While the frequency of object throwing is new(ish), post-pandemic gig etiquette has been a subject of contention for a while now. Artists have been heckled or interrupted on stage during intimate acoustic performances, while some audience members have even played games during gigs for TikTok clout. Like the object throwing, much of this speaks to a fan’s desire to stand out from the crowd while also gaining internet views and kudos. Sure, a show might last a couple of hours. But a viral video of a show in which you are also the main character lasts a lot longer – making hours spent queuing online for a ticket and cash splashed all the more worthwhile.

There’s also the argument, of course, that younger people don’t know how to behave at gigs anymore because, during the multiple lockdowns and venue closures of the pandemic years, they simply didn’t attend any. At Lana Del Rey’s headline show at BST Hyde Park last weekend, I was struck by differences in crowd behaviour.

One girl was repeatedly screamed at to get off her friend’s shoulders, despite the fact that audience members have sat on others’ shoulders at festivals since time immemorial. It’s no coincidence that we’re seeing this most often from a generation who missed out on so many formative live experiences, and were instead forced to watch their favourite artists at home, through a screen. Now they’re able to attend IRL gigs, and are expected to suddenly switch their behaviour accordingly. Shouting mommy” at an artist from the crowd is quite different, for example, than typing it beneath a TikTok clip alongside some cry-face emojis.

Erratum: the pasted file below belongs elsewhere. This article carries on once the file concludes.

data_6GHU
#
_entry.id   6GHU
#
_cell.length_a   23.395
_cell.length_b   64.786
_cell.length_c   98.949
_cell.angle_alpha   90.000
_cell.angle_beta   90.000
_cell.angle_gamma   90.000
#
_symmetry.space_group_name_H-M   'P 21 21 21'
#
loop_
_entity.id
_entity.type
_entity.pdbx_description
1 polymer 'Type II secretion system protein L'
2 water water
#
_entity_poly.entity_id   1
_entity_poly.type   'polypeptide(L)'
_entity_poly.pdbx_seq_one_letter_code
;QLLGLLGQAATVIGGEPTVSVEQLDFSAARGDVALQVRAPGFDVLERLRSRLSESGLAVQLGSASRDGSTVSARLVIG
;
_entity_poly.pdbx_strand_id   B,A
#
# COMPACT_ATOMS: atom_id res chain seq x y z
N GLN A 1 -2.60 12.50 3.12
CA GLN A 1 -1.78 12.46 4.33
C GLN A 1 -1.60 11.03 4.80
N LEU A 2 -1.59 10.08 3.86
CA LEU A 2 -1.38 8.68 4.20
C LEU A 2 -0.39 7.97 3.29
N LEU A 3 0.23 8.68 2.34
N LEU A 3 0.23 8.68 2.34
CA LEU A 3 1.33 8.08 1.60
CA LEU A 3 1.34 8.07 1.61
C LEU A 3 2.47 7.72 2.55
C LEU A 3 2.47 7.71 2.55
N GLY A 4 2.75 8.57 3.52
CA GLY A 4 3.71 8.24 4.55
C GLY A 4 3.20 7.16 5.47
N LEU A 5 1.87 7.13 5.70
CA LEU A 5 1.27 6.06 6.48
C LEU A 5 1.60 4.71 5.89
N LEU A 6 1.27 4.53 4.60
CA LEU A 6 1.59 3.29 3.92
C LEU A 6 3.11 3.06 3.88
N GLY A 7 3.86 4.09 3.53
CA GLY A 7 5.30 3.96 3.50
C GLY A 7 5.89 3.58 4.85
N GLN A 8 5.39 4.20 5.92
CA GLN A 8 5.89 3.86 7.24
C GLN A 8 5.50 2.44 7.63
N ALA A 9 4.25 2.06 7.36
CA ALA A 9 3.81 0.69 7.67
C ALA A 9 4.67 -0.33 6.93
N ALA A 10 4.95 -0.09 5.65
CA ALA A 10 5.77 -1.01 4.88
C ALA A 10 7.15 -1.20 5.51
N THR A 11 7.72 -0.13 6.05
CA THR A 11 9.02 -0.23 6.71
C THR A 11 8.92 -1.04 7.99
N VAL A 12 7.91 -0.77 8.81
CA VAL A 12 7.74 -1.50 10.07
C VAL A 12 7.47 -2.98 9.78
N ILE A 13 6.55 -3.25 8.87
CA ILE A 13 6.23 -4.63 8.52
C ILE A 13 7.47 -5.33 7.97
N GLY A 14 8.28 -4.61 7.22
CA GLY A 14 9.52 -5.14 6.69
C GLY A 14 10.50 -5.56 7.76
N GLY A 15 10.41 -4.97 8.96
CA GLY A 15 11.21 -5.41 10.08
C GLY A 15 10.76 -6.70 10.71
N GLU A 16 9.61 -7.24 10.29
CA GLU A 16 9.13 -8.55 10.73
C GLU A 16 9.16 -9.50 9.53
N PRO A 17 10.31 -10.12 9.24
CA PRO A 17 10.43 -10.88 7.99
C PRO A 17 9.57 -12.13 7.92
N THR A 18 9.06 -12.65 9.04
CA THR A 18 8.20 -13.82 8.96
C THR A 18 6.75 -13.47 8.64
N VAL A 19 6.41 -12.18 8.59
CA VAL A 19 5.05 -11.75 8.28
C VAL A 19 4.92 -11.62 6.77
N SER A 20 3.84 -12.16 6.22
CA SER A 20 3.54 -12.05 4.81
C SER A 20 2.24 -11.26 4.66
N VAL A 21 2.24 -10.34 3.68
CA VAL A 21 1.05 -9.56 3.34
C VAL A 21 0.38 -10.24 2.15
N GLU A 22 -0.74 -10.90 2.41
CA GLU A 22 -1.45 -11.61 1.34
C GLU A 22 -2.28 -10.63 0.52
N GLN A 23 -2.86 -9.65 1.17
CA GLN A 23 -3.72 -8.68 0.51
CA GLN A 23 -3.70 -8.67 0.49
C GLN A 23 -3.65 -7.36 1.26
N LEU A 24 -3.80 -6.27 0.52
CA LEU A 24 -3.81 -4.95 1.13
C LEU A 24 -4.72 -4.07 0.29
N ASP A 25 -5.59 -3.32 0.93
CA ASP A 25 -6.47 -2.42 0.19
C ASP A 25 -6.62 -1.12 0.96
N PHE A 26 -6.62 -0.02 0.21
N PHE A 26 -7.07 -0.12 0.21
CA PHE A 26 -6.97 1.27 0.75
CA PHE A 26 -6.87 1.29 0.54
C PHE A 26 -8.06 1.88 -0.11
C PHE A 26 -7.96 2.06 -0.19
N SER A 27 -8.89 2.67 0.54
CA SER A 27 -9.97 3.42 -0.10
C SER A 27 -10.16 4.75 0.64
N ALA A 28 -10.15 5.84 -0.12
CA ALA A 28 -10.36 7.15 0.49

Artists themselves are cottoning onto this shift in live audience behaviour, and many have had enough. Last year, in a since-deleted statement posted to Twitter, Mitski asked fans to embrace the present moment rather than spend the entire evening filming her. A few months later, singer Steve Lacy was filmed smashing an iPhone that had been thrown onstage by a fan. And, earlier this month, Adele addressed the audience directly during a Las Vegas show. Have you noticed how people are like, forgetting fucking show etiquette at the moment?” she said. People just throwing shit on stage, have you seen them? I fucking dare you. Dare you to throw something at me and I’ll fucking kill you.”

What can actually be done about such events remains to be seen. You can’t ban all objects from venues, and, to a certain degree, fans behaving bizarrely is to be expected when there’s so much excitement and hysteria in the air. Sometimes, it might even make a structured show like Swift’s or Styles’ that much more exciting. This behaviour can also be harmless – a fan handing Pink, who’s known for onstage theatrics, a wheel of brie, for example, is odd but not hurtful.

But an artist being physically in danger while doing their job? That’s a different matter entirely. And until such behaviour becomes culturally unacceptable, and totally discouraged, it’s hard to envision a future in which gigs can remain fun and safe, and not just opportunities for content. For swathes of the crowd, no matter what generation they’re from, live music is an unparalleled opportunity to come together and enjoy something special. Not a raining shower of flying iPhones.